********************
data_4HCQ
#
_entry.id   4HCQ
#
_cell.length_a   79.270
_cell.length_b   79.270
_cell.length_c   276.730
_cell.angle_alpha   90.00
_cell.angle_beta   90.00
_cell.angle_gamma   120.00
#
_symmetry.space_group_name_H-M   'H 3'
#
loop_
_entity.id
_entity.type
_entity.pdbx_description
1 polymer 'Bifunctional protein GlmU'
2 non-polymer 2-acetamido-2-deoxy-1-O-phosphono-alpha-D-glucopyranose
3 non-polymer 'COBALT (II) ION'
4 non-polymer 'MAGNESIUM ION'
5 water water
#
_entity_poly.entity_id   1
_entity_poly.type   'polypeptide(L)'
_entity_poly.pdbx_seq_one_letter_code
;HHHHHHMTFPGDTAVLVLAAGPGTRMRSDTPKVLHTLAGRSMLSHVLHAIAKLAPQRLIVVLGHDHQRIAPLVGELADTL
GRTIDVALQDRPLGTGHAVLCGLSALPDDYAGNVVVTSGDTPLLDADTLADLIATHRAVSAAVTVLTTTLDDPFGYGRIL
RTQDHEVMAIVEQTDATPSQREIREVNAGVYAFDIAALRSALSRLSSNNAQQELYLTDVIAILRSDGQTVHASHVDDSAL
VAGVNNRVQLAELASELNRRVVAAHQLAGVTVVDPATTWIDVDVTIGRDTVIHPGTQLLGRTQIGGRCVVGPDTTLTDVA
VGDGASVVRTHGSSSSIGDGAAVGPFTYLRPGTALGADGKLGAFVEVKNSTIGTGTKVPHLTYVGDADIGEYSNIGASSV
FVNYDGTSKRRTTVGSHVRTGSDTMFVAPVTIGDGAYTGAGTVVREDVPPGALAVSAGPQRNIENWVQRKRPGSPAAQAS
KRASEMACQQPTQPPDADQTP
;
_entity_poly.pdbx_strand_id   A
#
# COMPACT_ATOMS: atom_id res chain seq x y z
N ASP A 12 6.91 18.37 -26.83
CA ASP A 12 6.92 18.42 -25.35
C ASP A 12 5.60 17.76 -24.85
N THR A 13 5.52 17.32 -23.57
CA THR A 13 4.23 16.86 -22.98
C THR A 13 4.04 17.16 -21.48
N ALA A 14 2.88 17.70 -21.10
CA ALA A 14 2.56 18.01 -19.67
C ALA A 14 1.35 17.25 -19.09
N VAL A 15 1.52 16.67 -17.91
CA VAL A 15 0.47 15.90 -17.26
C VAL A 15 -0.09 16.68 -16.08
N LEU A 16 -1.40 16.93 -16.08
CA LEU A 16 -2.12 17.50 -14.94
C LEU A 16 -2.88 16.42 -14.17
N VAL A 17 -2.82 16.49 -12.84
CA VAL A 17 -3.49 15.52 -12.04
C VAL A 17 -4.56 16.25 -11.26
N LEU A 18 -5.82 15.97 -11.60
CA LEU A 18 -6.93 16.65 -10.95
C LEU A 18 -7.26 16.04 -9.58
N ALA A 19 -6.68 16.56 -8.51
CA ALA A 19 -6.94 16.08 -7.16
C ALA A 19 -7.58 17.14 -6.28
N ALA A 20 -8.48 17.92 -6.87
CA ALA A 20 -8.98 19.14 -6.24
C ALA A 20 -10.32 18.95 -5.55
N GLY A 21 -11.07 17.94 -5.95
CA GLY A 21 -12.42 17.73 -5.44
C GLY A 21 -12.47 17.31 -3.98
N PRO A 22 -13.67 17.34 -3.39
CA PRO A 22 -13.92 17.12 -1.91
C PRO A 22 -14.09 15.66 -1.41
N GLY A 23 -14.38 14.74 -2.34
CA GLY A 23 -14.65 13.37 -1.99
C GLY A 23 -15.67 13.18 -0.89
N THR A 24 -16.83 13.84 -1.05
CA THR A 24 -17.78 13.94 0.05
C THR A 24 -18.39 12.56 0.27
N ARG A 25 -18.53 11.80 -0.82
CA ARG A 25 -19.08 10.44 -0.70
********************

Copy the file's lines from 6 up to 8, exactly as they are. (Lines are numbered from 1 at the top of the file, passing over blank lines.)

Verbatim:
_cell.length_b   79.270
_cell.length_c   276.730
_cell.angle_alpha   90.00